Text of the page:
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Longtime Cedar Rapids radio personality Ric Swann remembered for kindness, brilliance
Ric Swann became family to KZIA colleagues
CEDAR RAPIDS — The name “Stephen Norman” may not ring a bell around Eastern Iowa, but plenty of people have known and loved him by his radio name, Ric Swann.
Swann, for years part of KZIA radio’s Schulte & Swann morning team, died of cancer early Wednesday in Ohio, where he recently relocated from Cedar Rapids to be with family. He was 62.
“He was Ric all the time in town, and then when he left radio, it always Steve,” said former Cedar Rapids resident Scott Schulte, now of Ridgefield, Conn. The two worked together on the radio for about 25 years. “I called him Steve, but I always had to pause.”
So how did Steve Norman morph into Ric Swann?
Friend and former KZIA colleague Eric Hanson heard it was because the West Virginia radio station where Swann worked early in his career already had a couple of Steves on air, so the program director “took out a phone book, and opened it, and pointed to a name at random, and ‘Ric Swann’ it was.”
LISTEN: ► Hear clips of Ric Swann from the KZIA archives ► The many voices of Ric Swann
His career brought him to Cedar Rapids in 1994, joining the company now known as KZIA Inc., anchored by Z102.9. Over the years, he worked as a disc jockey, program director, music director and on-air personality in formats from Top 40 to country, and helped launch KZIA’s SmartFM in 2017, before leaving the company in 2020.
He also attended countless community events as a face for the stations at which he worked, reaching so many people who began flooding Facebook with fond memories, as news of his death began spreading over social media.
“He brought sunshine and kindness into the world and shared that reliably, consistently for decades. We counted on him for those things,” said Julie Hein, CEO of KZIA Inc.
He also made the leap to stage in the Corridor.
Dennis Green, general manager at KCCK Jazz 88.3 radio, was one of the card-players with Swann in the Old Creamery Theatre’s 2009 production of “The Odd Couple.”
“I knew him a little bit as a colleague, but then when we got cast in ‘The Odd Couple’ together, we spent so much time together, and I got to know him very well. It was very fun for me to watch how much he enjoyed being onstage as an actor, because that was his jumping-off point to do several plays.”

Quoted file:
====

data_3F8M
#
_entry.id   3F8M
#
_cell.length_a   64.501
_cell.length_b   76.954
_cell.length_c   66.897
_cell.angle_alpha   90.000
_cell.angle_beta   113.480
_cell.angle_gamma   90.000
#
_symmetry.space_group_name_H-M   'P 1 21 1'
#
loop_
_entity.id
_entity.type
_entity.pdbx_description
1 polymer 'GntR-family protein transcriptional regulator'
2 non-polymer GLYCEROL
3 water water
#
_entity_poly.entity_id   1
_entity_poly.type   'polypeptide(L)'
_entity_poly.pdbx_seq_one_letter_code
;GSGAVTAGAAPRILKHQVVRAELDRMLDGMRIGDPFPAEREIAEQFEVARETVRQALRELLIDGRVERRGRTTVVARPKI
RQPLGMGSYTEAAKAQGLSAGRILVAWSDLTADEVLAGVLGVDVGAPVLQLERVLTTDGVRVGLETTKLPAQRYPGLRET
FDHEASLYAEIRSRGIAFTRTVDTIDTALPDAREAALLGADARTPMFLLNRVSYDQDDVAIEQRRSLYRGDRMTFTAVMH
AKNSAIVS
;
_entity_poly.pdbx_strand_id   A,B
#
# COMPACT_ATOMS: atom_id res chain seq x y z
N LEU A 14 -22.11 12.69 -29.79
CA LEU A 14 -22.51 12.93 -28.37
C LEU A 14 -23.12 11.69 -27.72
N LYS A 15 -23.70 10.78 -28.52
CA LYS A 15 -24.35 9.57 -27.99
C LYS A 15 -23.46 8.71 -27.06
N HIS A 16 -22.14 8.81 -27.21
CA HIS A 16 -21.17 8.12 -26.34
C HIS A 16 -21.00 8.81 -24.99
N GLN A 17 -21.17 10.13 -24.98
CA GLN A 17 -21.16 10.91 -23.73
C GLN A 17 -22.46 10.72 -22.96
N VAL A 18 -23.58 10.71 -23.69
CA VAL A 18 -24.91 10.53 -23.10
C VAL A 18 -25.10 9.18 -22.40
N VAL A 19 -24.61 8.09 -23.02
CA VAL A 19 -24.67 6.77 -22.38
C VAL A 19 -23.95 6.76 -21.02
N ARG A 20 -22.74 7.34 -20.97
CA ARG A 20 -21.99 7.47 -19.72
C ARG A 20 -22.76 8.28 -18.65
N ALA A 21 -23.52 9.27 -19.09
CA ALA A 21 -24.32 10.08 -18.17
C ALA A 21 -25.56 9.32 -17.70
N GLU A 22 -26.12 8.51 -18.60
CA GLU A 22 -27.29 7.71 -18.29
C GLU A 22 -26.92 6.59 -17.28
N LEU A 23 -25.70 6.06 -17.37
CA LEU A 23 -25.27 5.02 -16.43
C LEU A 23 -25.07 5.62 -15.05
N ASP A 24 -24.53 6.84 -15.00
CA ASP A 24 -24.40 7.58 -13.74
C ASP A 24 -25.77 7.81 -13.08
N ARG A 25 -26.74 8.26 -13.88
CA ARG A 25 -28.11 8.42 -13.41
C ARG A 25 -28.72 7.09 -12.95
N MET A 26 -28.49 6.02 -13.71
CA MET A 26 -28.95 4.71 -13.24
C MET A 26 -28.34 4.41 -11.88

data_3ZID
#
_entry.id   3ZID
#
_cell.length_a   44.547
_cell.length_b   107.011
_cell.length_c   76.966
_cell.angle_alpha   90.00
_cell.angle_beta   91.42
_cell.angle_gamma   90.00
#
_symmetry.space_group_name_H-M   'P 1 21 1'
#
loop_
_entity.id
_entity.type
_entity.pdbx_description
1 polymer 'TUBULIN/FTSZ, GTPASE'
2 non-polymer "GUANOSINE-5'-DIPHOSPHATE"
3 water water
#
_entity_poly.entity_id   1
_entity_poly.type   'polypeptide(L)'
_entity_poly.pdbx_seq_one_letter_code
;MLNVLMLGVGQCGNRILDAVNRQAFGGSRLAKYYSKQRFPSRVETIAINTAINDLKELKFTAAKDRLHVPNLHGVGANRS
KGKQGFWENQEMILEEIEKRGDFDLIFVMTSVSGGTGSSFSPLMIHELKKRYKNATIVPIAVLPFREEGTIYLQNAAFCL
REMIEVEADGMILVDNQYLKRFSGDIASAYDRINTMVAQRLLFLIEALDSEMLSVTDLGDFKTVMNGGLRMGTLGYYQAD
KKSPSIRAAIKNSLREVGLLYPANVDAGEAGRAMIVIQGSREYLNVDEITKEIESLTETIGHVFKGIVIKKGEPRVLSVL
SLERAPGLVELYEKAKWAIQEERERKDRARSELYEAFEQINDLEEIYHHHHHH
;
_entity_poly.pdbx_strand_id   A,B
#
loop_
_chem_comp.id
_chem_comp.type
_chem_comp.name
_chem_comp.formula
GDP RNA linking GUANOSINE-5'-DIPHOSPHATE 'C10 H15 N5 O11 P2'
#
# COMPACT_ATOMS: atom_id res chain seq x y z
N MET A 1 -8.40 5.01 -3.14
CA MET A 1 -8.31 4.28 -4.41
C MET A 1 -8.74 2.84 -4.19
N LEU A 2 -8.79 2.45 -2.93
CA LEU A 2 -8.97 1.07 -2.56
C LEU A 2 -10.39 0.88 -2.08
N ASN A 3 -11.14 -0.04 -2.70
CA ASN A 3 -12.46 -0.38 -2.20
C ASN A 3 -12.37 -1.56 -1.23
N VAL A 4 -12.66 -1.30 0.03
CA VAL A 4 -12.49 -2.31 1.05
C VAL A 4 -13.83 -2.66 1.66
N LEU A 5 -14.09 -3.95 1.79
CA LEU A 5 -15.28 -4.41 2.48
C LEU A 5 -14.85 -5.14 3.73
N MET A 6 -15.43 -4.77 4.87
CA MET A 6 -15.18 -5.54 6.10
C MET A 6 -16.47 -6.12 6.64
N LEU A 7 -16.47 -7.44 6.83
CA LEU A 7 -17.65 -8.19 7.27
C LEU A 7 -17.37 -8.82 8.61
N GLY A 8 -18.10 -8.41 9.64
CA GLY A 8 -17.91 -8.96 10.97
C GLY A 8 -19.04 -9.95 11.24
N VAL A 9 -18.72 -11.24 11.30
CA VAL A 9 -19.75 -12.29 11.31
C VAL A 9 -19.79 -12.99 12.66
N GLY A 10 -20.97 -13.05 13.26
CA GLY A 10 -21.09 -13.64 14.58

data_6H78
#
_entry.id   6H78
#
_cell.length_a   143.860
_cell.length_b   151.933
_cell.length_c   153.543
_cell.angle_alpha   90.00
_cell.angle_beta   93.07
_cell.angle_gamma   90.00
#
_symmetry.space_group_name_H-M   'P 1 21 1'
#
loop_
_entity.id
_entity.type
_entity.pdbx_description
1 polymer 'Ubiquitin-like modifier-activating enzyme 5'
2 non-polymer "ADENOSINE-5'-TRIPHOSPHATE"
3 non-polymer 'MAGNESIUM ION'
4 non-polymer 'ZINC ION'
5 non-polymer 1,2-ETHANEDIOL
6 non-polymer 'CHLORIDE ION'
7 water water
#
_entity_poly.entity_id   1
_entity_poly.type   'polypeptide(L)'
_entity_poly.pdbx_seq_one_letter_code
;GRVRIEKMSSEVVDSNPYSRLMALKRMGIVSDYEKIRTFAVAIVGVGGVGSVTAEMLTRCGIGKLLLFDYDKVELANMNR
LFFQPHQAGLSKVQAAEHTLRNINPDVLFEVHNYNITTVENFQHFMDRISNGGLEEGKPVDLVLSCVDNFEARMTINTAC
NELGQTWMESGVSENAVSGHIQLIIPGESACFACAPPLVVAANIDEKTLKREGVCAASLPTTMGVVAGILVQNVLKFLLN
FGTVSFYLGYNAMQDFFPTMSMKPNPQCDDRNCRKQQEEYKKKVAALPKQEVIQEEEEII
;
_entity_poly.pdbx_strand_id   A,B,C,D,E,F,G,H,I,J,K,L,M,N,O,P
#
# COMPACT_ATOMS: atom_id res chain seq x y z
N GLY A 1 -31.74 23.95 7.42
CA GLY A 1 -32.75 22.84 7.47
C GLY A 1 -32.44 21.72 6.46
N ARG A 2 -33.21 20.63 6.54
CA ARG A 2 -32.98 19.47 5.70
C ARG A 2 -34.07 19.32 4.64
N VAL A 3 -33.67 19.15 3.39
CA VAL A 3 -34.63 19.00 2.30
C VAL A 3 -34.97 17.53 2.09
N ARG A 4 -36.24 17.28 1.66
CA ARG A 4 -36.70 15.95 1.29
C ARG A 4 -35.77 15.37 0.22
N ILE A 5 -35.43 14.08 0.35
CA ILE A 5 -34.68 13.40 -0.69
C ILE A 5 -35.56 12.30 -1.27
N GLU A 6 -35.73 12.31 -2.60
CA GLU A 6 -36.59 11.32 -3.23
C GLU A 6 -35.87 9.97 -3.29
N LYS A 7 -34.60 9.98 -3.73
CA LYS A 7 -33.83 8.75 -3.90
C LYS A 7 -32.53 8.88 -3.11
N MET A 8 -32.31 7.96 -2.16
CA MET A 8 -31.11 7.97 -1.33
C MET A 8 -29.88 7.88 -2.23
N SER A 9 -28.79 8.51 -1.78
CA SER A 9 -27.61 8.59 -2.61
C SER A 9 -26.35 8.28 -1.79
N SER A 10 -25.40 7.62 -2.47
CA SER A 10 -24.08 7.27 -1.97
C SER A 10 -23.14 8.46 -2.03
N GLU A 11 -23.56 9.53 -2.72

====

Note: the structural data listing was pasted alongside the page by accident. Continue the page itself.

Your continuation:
When Green wrote the script for “Follidays,” presented by Orchestra Iowa and the Follies in December 2009, he created the role of the grumpy protagonist specifically for Swann, and “he nailed it,” Green said.
“He was never grumpy in real life,” Hein said, “but he could parody anything.“
“There was a lot more to him than just being a voice on the radio, but that was what he was meant to do,” Green said.
Remembered for being funny, kind, brilliant and generous on air and off, Swann became family to his Cedar Rapids radio colleagues, to the point where: “He’s actually also a Schulte,” his longtime Schulte & Swann radio partner said.
Swann was golfing buddies with Schulte’s brother, Brian, and spent every Thanksgiving at the Schulte family feast.
With his hometown of Portsmouth, Ohio, being three states away, Swann spent several Christmas Eve dinners and Easter celebrations with another longtime friend and radio colleague, Eric Hanson of Cedar Rapids.
“We’re going to miss his face and the great stories he would tell at our table,” Hanson said.
And Swann — who mentored Hanson at the radio station — was the best man when Eric and Shannon Hanson were married nearly 26 years ago.
“He still owes me a bachelor’s party, which I can’t get now,” Hanson said. “All of my groomsmen were under 21, so we couldn’t have a bachelor’s party. I have a perpetual IOU that I’ll now not be able to cash in.”
Schulte never heard Swann say anything unkind about anyone, and never heard him complain about how he felt, even as his illness progressed. Over the phone a couple of weeks ago, Swann said he didn’t want to talk about what was happening — he just wanted to laugh. So they spent an hour making each other laugh.
“From the standpoint of (our) show, he was the rock,” Schulte said. “He ran the show. He ran the clock. He had all of that programming knowledge ... and I was just the guy on the side spitting out ideas and spitting out this laugh. But he was he was the one that kept the train going on all the tracks.”
For more information, see his obituary, publishing Friday on thegazette.com or in The Gazette.
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